EMMA KIMBALL

WAXstaff: If you could only use three words to describe your work, what would they be?
Emma Kimball: theatrical, gestural, layered

WS: What part of the creative process do you find most challenging? What do you feel comes easily?
EK: The most challenging thing for me, especially with a dance work is finding the right sonic environment.  It never feels like my concepts or interests click into place until I know what the world sounds like for the piece.  

The easiest part is once we’re in rehearsal and I get to connect the dots between things that I’m interested in.  I usually start a work with a collection of feelings, source material, readings, observations, inklings, structural frameworks, movement challenges, etc. that I’m currently intrigued by.  Then a couple of them seem to tango with each other and I can begin really working on a specific piece.  As things progress, my style is to juxtapose these ideas in the room with my collaborative teammates and see what sort of chemistry happens. 

WS: Where do you find inspiration for your work? Or what motivates your work?
EK: I am inspired by small details, big emotions, audible textures, color and by shared or unshared histories.  Currently, the work of congealing and presenting all of these inspirations is motivated by an exploration of HOW we tell stories.  I am exploring how and whether to use a physical language, a vocal language, a sonic or musical language, the language of media, visual design and/or written text. 

WS: Share a funny anecdote from a rehearsal or performance.
EK: I asked Evie to do this big slide onto the floor but she had worn only tights that day so her legs stuck too much when she tried to slide.  So I gave her my exercise pants and did the rest of the rehearsal in my underwear. 

WS: Do you have any secret talents?
EK: .22 caliber rifle target shooting.  I’m from The West yo!

WS: What specific ideas or elements in your work would you hope to receive feedback on?
EK: What story or character do you see onstage?  Who’s story are we telling?  What did you feel in watching the piece? What moment was the most striking for you?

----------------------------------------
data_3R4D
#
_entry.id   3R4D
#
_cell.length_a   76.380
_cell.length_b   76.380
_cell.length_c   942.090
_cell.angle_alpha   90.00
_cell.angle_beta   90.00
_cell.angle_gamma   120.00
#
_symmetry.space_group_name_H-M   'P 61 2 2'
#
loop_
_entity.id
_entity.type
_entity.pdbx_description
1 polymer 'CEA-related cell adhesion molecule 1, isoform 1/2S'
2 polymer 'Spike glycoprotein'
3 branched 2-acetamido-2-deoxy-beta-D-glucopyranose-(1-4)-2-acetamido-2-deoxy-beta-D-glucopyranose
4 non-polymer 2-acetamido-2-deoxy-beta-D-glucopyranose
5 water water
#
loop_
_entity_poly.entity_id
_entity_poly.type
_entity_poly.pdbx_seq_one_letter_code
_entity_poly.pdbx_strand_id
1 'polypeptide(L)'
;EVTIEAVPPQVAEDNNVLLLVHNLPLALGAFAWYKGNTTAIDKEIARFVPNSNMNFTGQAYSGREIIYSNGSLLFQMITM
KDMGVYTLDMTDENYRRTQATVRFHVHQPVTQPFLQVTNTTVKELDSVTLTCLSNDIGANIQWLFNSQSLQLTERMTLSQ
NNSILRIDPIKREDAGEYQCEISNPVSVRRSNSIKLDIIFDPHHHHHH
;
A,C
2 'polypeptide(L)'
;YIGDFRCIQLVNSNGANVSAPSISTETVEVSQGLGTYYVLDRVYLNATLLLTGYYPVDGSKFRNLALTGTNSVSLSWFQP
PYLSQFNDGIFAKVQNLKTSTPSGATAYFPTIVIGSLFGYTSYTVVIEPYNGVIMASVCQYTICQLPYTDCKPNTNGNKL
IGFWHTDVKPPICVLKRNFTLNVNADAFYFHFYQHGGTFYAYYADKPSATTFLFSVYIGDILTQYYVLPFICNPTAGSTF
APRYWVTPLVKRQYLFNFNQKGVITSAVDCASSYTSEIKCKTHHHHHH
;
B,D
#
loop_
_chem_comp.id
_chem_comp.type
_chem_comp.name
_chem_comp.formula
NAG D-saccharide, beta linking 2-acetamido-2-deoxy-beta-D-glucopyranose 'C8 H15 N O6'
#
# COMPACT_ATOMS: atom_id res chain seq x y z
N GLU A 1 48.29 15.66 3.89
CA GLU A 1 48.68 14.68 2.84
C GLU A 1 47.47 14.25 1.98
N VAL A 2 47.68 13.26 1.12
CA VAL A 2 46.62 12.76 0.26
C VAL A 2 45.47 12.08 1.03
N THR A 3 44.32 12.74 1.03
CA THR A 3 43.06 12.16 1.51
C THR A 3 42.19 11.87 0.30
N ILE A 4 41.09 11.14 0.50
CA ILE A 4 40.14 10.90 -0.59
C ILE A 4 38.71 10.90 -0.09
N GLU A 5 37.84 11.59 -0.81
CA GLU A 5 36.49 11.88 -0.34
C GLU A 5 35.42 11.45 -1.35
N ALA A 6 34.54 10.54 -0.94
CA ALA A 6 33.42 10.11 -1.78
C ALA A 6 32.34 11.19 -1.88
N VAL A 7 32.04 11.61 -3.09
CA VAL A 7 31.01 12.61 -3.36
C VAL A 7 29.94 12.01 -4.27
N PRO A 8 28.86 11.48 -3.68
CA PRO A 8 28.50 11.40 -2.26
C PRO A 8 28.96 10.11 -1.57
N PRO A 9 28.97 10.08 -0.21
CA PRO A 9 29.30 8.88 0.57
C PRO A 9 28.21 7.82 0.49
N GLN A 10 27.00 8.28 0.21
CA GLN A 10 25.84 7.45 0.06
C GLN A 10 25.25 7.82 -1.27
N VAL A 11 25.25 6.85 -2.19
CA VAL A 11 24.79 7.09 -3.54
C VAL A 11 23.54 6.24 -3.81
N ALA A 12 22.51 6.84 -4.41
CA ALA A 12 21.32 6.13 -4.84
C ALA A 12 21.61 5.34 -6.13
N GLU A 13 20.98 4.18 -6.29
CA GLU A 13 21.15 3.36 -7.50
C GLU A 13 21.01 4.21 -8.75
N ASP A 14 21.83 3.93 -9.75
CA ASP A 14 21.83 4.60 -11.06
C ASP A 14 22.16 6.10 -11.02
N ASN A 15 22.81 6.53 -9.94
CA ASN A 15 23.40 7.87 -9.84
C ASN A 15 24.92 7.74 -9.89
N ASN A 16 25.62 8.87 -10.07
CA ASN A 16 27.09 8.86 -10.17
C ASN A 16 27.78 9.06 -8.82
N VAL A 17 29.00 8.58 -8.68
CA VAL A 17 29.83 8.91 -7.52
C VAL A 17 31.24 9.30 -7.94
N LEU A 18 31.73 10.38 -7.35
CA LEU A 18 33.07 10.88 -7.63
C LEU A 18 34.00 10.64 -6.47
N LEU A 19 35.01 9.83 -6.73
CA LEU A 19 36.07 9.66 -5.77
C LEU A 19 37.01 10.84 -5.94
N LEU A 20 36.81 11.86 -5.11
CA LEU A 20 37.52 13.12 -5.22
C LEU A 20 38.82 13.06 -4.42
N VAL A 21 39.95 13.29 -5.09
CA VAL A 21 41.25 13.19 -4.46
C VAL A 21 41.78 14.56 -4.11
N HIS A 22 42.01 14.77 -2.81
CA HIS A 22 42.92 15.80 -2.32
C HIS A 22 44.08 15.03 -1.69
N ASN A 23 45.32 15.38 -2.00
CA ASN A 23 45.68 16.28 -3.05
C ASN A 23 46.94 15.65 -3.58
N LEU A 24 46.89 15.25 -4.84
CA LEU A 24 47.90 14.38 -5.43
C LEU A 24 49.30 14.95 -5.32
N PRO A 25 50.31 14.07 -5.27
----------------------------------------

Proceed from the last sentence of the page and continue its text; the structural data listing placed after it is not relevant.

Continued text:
AMELIA LOEHE

WAXstaff: If you could only use three words to describe your work, what would they be?
Amelia Loehe: layered, narrative, dynamic

WS: What part of the creative process do you find most challenging? What do you feel comes easily?
AL: The final layers of definition in choreography are challenging for me- I love to sketch. Musicality comes easily to me.

WS: Where do you find inspiration for your work? Or what motivates your work?
AL: Human story

WS: Share a funny anecdote from a rehearsal or performance. 
AL: My seven year old daughter filmed my promo video!

SUNHWA CHUNG

WAXstaff: If you could only use three words to describe your work, what would they be?
SC: Family, Love and Moving Forward

WS: What part of the creative process do you find most challenging? What do you feel comes easily?
SC: One of the most challenging was to connect with my daughter.  (My daughter, Sarang (12 years old) will be playing the violin on the stage and performing with me.)

WS: Where do you find inspiration for your work? Or what motivates your work?
SC: This dance is about searching my husband who was sent to the ER. I didn't know for more than 12 hours and didn't hear anything from him over night for the first time...which had made my daughter and I extremely hectic and nervous...I've named this dance, "The Day We Didn't Have the Light: Life is Every Day V."

WS: What specific ideas or elements in your work would you hope to receive feedback on? 
SC: How the audience members would connect to their life experiences while and after my dance...

WS: What’s the last book you read? Movie you watched? Trip you took?
SC: I have been reading "Crazy Rich Asians." My daughter and I were watching "Roman Holiday (one of my favorite movies all the time) at the movie theater 2 days ago. We spent our whole summer in the several cities in Korea.

Chatting with our October Artists

I've got blog entries this month from two intrepid October artists.  Read on!  Then come on out to Greenpoint next Sunday OCTOBER 4 at 7pm to catch them in action at Triskelion Arts.

ANTHONY ALTERIO

WAXstaff: If you could only use three words to describe your work, what would they be?
Anthony Alterio: Queer, Spectacle, and Balloons

WS: What part of the creative process do you find most challenging? What do you feel comes easily?
AA: Making work that is useful and contributes to dance. Making a mess on stage.   

WS: Where do you find inspiration for your work? Or what motivates your work?